It’s time for another roundup of news, as ever with commentary/opinions/remarks by yours truly. Yesterday was a public holiday and it seems to have been a somewhat slow week, so expect a fairly short roundup. Anyway, let’s get into it.
We start off with politics, where we have a really good summary of prime minister Sugas time in office up until now by the Washington Post. Even though he started off on a high note, with stories of humble beginnings and familial devotion, that image soon fell away and revealed what lay underneath – a tone-deaf bureaucrat with little understanding and empathy for the general populace, especially the younger generations. As the article succinctly puts it, “for a man who spent eight years as the government’s chief spokesman, Suga has stumbled in communicating a clear message”. Coupled with the fact that he seems to think he is above the virus restrictions that he himself implemented, it is no wonder that his approval ratings have plummeted this far.
Sticking with politics, next up is Yoshihiro Mori. A former prime minister (with approval ratings as low as 7% after just one year in office), he now heads the Tokyo Olympic organizing committee at the ripe age of 83. He made headlines this week, complaining that meetings with women talk too long because they talk too much. The article then goes on to talk about women in power and the gender-gap in Japan, painting a pretty accurate picture of just how backwards Japan can be in this regard. Politicians often go unpunished, even when voicing radical remarks like this one and it remains to be seen whether Mori will face consequences over this or not (the author of the article believes nothing will come of it, however at the time of writing reports are in saying that Mori is expected to resign over this incident).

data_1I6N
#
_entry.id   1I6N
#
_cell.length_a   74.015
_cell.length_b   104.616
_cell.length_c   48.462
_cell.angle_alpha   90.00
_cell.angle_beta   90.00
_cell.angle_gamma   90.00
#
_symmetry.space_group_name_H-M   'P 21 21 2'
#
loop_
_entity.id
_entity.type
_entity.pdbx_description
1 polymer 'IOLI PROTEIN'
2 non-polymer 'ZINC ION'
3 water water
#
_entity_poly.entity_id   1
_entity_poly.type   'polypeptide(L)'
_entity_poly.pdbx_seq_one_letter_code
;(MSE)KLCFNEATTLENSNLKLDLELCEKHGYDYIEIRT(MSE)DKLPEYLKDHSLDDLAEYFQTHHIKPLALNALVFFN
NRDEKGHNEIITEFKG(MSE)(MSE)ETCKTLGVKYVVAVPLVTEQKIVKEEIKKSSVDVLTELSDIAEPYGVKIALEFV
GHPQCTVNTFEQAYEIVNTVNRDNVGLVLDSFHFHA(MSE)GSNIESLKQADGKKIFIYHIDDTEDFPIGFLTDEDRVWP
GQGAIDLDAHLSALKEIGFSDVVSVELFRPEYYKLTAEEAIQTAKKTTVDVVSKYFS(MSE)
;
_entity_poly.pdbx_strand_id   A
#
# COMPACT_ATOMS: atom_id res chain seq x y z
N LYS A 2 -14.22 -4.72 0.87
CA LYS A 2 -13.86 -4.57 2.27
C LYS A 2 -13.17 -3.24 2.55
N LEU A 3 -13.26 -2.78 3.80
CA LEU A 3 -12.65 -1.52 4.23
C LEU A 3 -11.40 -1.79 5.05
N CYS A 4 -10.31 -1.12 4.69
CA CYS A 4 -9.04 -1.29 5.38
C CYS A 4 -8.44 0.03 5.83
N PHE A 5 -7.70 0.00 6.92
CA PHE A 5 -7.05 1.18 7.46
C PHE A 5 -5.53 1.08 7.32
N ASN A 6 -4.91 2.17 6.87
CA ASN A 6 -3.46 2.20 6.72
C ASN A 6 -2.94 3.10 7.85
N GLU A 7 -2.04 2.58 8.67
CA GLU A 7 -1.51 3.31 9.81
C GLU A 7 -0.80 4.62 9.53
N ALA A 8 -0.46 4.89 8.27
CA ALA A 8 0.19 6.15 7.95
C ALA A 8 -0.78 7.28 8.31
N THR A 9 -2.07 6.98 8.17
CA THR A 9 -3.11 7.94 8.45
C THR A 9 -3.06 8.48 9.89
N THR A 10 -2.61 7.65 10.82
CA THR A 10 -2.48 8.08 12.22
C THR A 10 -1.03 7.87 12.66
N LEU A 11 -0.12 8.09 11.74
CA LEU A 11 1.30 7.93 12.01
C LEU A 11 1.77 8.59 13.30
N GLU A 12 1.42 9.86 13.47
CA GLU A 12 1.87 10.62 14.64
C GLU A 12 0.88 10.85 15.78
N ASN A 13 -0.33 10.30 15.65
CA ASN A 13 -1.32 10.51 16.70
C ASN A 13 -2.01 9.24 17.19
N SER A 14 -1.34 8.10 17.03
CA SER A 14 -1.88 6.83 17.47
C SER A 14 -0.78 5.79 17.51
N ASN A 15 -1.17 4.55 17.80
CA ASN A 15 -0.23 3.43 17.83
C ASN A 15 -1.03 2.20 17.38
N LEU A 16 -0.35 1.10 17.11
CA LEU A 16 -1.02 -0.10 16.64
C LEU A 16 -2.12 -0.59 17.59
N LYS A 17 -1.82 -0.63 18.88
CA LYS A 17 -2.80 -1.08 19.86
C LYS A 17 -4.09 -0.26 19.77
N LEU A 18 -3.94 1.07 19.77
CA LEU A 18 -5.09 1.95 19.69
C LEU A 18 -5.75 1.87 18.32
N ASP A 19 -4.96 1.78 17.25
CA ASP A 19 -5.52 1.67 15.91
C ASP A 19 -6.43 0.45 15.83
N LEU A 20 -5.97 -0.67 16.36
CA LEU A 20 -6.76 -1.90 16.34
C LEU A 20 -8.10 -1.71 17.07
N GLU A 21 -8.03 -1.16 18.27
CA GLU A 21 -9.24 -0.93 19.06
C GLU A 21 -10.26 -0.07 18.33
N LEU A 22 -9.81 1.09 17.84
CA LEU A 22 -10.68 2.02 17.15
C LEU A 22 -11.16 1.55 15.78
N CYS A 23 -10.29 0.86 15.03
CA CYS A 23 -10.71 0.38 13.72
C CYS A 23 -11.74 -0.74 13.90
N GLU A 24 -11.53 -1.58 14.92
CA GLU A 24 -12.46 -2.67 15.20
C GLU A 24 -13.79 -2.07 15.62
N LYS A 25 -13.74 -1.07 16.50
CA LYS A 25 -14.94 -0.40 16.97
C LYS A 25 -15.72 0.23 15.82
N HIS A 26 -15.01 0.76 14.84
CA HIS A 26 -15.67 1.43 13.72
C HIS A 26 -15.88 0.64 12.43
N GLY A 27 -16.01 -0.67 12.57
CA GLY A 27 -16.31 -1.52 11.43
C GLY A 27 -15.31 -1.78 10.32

Last up for today is an update on the Coronavirus. A lot has been happening in Japan, and while we are still under lockdown here, case numbers appear to be going down. One big talking point has been the slow rollout of Vaccines in Japan, a country with a populace that is somewhat skeptical of inoculation. Vaccinations might now start as early as next week, after a long approval process, with critics saying that the government lacks any sense of urgency in getting the new drugs approved. Now, there is another logistical problem however. Many of the syringes in use in Japan are not suitable to draw out all of the vaccine from the vials that the manufacturer ships them with, leading to Japan suddenly having 12 millions less doses available to them than originally planned for.
That’s it for today. A short one, I know, but I hope there’s still somebody out there who got something from it (Hi Bamui). Have a good weekend and take care.